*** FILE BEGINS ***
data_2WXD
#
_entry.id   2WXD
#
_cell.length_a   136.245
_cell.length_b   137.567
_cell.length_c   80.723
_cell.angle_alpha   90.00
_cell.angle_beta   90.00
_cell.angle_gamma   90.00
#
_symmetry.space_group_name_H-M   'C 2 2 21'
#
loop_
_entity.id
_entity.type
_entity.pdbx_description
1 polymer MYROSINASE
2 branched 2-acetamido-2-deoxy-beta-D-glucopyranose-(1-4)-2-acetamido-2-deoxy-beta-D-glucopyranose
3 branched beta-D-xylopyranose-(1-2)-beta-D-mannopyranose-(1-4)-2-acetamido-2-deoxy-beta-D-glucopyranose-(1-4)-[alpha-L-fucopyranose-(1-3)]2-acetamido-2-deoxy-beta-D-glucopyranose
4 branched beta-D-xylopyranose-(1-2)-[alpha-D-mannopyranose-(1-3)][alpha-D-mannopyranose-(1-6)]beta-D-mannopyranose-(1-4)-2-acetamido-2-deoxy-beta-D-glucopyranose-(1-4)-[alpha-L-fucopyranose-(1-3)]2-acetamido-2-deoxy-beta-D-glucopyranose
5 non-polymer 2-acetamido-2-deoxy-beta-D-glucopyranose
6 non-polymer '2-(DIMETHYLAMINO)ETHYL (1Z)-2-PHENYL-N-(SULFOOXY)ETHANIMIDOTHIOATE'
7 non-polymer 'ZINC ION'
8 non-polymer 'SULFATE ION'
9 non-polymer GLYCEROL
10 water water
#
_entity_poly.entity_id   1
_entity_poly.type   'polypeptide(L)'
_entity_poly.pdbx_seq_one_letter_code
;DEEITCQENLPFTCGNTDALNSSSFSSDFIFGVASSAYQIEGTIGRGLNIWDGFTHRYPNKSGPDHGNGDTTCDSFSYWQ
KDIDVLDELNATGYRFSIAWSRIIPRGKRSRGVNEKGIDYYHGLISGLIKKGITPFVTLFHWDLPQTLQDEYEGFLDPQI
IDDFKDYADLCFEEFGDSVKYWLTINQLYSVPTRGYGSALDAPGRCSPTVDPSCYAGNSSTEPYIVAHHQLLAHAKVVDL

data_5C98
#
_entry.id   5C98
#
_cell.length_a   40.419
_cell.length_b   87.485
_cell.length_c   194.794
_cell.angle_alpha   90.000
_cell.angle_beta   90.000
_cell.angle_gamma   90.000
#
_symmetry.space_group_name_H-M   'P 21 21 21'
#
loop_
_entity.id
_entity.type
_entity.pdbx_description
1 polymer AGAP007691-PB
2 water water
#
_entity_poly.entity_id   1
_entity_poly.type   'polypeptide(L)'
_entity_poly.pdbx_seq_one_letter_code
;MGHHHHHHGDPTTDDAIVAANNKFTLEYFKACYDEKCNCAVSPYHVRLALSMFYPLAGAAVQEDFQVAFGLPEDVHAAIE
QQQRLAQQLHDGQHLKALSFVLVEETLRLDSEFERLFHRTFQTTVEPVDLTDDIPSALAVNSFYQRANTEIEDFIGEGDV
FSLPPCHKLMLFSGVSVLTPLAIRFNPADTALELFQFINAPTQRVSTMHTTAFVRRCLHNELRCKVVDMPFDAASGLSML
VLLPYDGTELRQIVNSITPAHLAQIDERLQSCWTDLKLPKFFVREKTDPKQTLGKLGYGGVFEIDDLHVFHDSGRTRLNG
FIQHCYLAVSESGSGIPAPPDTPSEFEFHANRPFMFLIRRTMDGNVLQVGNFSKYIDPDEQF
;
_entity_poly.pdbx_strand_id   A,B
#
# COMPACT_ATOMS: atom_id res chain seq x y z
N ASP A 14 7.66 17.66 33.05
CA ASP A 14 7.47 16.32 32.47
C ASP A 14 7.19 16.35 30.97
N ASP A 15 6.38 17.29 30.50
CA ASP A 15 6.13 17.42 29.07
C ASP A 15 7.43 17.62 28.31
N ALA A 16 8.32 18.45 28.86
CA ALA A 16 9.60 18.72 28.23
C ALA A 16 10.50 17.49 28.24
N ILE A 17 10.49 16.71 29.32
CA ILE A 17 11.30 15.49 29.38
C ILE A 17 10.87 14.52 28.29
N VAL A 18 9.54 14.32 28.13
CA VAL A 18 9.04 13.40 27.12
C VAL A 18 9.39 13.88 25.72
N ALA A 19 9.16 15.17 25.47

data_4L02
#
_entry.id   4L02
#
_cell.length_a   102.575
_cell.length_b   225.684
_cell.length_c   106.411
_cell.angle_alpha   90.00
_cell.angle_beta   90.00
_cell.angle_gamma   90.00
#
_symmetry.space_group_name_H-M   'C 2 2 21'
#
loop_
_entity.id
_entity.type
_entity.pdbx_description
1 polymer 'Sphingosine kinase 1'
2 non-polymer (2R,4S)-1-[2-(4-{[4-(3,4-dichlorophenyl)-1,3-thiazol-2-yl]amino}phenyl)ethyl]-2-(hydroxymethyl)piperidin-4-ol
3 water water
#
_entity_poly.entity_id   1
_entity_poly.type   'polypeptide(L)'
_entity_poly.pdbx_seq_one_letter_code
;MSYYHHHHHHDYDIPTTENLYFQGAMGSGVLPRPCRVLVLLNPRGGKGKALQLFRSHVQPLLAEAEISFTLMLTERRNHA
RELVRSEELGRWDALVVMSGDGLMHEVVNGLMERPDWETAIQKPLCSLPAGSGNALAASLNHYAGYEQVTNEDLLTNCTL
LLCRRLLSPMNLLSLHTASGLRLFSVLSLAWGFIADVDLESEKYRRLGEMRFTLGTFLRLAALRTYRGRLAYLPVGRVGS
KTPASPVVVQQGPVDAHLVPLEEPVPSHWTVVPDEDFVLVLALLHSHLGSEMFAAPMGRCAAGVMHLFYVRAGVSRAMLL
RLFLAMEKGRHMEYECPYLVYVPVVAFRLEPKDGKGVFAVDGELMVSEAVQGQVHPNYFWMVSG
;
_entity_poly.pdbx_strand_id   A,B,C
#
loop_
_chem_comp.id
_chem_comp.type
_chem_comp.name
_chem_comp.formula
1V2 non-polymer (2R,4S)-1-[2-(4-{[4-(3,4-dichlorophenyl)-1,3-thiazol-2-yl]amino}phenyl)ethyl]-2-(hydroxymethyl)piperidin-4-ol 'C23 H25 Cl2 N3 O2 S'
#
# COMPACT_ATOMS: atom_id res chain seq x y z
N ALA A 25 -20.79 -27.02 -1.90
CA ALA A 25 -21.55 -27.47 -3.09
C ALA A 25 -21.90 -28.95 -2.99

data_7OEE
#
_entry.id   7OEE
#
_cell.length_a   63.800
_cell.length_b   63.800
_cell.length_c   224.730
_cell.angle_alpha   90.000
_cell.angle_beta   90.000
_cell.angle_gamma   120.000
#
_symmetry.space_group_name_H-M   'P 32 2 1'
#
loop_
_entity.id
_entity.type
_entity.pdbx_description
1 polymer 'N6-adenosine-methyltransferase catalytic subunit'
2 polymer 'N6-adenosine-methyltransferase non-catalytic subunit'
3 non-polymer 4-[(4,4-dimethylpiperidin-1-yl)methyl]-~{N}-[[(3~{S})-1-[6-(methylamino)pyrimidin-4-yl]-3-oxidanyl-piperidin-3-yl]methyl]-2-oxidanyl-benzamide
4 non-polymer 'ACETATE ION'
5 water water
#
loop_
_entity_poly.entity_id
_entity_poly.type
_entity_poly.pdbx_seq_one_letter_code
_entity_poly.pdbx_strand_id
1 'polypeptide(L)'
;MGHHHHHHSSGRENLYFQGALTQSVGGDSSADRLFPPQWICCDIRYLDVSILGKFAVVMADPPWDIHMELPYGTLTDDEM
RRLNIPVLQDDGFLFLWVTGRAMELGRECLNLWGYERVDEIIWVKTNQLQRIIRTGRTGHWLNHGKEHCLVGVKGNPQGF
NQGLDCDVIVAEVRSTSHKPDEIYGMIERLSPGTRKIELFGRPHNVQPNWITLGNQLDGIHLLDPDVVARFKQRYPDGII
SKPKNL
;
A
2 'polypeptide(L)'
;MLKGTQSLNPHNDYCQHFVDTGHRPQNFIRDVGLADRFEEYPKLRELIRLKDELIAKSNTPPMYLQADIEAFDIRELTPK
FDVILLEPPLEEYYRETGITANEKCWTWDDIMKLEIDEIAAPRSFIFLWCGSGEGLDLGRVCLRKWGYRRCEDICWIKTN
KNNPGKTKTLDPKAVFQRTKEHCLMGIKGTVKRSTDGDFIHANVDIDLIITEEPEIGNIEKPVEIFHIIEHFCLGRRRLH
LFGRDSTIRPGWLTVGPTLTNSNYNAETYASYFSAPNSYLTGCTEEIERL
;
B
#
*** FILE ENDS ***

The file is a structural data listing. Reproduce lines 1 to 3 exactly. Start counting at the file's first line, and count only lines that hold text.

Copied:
data_2WXD
#
_entry.id   2WXD